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Which breeder is right for me?

Before you choose a breeder, you need to know for what purpose you want to buy a sheepdog. Most breeders today specialize in different types and promote certain traits in their breeding stock. The drive to work and the protective instinct depend on the breeding. Check-in advance whether the breeder is a beauty breeder or a performance breeder and choose a breeder that best suits your needs. Even if you want to keep the dog as a family dog, you should keep in mind that also sheepdogs from beauty breeding are still very eager to learn and like to be kept busy. Small walks and a block around are not enough for them.

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Nutrition

The activity level also determines which food is most suitable for your dog. It is clear that dogs that are exercised and exercised for several hours a day have a different energy requirement than family dogs who generally have long rest periods. In principle, all dogs – no matter what tasks they pursue – should not be deficient in proteins, minerals, and vitamins for healthy development. The dog’s main source of protein is meat. About 70% of the feed should consist of meat. You can feed it to your dog in the form of ready-made food, cooked yourself, or raw (“BARF” ). A fruit and vegetable percentage of about 20-30% is recommended to provide your dog with other important vitamins and minerals. Too much grain or even sugar does not belong on a healthy menu of a dog at home.

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Preventing too rapid growth

Because sheepdogs, like many large dog breeds, are predisposed to joint problems, it is important to prevent too rapid growth during the first months. As studies show, a disease of hip dysplasia is not only related to genetic predisposition, but also to the type of feed. Foods that are too high in energy and too much fat accelerate the already rapid growth of puppies and can cause joint problems even at a late age. So make sure that your breeder gives you feeding guidelines and pay attention to the right puppy food. The breeder will also advise you not to give your puppy too much exercise. You should absolutely avoid climbing stairs in the beginning. Natural rest breaks support the healthy development of bones and joints.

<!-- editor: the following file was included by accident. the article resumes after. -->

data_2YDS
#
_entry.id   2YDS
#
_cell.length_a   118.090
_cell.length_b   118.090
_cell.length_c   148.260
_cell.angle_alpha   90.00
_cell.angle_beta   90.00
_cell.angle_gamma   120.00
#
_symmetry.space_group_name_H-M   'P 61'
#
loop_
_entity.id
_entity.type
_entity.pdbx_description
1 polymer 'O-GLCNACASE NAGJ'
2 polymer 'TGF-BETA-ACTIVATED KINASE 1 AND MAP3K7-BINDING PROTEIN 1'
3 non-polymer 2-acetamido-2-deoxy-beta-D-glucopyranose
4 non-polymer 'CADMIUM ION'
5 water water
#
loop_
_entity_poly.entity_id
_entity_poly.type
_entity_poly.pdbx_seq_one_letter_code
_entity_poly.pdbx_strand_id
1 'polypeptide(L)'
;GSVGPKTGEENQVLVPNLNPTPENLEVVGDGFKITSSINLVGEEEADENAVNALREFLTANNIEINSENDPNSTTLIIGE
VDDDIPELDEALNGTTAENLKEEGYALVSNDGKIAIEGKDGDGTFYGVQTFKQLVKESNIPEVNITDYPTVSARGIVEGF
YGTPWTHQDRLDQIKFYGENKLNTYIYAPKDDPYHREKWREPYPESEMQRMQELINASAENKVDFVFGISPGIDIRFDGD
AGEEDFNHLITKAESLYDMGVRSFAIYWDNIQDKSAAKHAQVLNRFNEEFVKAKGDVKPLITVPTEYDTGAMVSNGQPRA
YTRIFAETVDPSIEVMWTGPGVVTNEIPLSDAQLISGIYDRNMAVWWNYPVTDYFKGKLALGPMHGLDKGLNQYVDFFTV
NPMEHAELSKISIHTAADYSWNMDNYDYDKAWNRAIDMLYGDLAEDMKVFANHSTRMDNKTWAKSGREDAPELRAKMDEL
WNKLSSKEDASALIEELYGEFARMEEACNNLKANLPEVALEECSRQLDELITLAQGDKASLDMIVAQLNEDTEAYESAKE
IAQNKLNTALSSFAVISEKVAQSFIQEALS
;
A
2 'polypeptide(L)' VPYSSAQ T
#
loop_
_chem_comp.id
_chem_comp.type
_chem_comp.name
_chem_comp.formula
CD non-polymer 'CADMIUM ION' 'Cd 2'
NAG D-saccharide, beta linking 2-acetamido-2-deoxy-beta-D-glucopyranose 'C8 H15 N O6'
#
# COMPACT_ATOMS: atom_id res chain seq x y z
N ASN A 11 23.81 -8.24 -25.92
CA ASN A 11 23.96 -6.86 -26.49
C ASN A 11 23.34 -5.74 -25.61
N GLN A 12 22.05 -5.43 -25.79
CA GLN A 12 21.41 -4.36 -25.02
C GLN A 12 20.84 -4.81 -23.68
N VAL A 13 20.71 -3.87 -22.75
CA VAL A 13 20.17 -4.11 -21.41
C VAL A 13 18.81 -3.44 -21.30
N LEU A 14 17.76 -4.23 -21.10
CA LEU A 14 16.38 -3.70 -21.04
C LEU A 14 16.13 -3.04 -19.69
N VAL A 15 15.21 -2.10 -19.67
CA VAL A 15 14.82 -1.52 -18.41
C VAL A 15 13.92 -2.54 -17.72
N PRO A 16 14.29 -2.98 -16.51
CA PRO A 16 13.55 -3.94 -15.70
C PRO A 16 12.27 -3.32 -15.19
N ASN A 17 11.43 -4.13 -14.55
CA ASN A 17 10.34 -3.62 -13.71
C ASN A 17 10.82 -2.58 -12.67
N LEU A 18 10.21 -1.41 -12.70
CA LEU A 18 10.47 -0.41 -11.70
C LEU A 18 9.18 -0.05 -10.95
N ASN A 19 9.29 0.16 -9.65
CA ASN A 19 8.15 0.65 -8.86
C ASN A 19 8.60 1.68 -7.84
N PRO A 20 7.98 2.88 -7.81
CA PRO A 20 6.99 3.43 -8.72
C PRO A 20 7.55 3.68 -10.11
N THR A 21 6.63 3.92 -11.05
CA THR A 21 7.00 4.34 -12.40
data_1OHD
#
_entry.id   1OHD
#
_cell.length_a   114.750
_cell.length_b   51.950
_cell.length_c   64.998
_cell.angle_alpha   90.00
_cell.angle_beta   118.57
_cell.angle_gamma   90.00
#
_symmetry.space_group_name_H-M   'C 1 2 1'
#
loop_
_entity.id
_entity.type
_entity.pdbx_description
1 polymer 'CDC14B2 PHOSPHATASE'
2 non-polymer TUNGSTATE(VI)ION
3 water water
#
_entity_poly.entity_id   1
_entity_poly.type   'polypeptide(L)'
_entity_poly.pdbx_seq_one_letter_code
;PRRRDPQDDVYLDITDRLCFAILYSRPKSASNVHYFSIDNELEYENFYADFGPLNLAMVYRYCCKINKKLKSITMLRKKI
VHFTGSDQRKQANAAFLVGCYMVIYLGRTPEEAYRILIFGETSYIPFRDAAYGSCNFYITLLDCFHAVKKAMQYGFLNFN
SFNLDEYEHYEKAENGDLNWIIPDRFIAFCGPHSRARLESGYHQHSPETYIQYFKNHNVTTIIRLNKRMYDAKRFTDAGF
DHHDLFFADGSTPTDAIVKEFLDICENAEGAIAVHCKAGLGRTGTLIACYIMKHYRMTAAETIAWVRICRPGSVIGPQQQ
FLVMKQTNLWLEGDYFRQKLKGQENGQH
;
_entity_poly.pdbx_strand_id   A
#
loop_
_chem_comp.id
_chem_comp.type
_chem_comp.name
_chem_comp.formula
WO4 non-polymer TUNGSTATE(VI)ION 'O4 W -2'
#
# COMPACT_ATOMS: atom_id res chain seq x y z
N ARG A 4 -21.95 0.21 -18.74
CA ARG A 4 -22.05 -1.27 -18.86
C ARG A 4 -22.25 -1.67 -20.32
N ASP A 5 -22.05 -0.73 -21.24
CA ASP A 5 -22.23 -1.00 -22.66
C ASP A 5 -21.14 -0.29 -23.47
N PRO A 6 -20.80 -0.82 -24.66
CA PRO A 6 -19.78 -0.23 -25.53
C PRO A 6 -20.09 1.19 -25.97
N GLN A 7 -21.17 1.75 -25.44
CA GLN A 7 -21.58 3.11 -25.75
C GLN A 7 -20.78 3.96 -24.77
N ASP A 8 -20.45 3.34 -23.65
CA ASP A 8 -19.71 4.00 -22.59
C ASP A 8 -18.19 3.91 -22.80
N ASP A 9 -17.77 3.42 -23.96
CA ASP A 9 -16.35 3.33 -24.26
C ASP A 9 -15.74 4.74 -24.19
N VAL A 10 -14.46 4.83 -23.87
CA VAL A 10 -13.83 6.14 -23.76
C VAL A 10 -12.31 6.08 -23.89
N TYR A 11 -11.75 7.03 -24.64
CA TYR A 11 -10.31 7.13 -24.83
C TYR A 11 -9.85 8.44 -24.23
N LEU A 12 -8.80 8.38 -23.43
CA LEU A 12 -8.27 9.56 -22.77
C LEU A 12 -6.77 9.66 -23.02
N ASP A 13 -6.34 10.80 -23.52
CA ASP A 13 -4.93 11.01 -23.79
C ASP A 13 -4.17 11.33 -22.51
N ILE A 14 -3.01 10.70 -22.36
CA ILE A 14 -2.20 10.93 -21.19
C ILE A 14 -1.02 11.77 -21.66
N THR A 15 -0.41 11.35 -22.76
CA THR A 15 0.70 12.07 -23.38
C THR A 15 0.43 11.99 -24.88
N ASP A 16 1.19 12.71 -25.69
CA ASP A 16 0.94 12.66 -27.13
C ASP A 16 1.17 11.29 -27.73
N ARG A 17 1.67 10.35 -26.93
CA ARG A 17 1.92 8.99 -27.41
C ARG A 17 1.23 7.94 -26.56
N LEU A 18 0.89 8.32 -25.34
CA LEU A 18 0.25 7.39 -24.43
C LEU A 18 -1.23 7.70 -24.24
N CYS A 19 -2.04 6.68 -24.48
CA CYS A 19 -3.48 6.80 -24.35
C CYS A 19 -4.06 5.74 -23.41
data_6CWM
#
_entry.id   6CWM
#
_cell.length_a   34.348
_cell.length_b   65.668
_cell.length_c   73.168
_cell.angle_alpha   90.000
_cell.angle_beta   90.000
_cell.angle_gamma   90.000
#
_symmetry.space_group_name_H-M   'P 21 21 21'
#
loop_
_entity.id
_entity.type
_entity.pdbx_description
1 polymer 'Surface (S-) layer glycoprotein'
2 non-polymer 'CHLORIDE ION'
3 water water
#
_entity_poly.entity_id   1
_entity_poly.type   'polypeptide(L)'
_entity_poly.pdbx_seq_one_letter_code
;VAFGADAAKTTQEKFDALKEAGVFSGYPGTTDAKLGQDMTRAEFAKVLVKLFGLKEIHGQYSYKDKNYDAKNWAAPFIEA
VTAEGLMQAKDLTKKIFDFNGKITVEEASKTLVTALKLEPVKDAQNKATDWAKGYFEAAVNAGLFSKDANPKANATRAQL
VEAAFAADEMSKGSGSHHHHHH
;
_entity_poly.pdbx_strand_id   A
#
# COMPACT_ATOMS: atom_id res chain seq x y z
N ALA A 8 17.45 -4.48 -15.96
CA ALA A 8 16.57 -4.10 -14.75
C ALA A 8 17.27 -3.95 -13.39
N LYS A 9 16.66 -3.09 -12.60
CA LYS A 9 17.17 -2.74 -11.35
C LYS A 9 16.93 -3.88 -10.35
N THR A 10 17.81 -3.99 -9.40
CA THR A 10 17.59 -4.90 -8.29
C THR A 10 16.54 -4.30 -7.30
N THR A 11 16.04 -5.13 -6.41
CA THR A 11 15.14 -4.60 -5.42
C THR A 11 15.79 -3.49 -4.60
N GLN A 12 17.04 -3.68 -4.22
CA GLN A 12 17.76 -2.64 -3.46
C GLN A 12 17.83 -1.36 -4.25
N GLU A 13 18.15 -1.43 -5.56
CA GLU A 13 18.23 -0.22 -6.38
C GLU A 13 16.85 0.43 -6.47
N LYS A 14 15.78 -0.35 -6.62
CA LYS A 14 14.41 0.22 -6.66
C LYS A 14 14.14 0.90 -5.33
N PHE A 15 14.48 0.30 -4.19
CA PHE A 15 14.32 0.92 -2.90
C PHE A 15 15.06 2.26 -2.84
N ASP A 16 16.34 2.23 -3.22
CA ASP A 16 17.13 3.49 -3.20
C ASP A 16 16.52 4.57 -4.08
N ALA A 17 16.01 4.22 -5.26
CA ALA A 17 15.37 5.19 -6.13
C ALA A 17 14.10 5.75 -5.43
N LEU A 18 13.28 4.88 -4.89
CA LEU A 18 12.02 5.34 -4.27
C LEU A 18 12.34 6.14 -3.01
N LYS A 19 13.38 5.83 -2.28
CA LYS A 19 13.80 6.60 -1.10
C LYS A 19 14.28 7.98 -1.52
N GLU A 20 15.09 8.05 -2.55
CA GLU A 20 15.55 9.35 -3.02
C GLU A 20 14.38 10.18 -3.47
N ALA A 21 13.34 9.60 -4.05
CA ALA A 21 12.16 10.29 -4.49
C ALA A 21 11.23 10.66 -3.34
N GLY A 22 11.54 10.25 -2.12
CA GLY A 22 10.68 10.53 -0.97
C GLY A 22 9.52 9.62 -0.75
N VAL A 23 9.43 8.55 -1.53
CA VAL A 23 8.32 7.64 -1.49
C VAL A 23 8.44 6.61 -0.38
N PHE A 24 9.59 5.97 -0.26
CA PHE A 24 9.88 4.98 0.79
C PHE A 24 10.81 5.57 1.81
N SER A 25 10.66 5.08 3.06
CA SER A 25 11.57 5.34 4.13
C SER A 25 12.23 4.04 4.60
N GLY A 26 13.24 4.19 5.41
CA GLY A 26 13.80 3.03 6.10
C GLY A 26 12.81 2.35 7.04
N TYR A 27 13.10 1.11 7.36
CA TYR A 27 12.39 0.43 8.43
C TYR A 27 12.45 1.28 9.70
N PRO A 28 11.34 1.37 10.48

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Care

In addition to the right food, a healthy dog’s life also includes the right care. The sheepdog’s wiry coat is easy to care for. Regularly combing or brushing is necessary for a healthy coat structure. It is also essential to regularly deworming and vaccination at the vet. You should also keep an eye on your dog’s ears, eyes, and nails. They also need to be cleaned or trimmed from time to time. If there is any change, they should be checked by a vet.

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Keeping a German Shepherd

If you have decided to take a German Shepherd into your family, you should think in advance not only about the care and food but also about keeping it. German Shepherds are primarily working dogs and want to be used in that way within the family. For harmonious coexistence, it is important that your dog is sufficiently challenged, both physically and mentally. As a German Shepherd owner, you should not only have the time and inclination to take long walks but also strive for sufficient activity for this dog that does not like to sit still. Think of dog sports or training.

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Sporty family dog

Sheepdogs find almost every dog sports fun – both agility like Dog Dance and Obedience. The dog has an excellent nose and is therefore also suitable for searching for tracks. We recommend – also for family dogs – training as a rescue dog and protection dog. Whatever sporting and mental activity you choose, you will quickly notice the positive consequences for your dog and the mutual relationship. Dogs that are sufficiently trained physically and mentally can not only enjoy moments of rest better but are also more sensitive to training actions. Those who have enough time for training or fitness will be rewarded with a very sweet, sporty, and loyal family dog.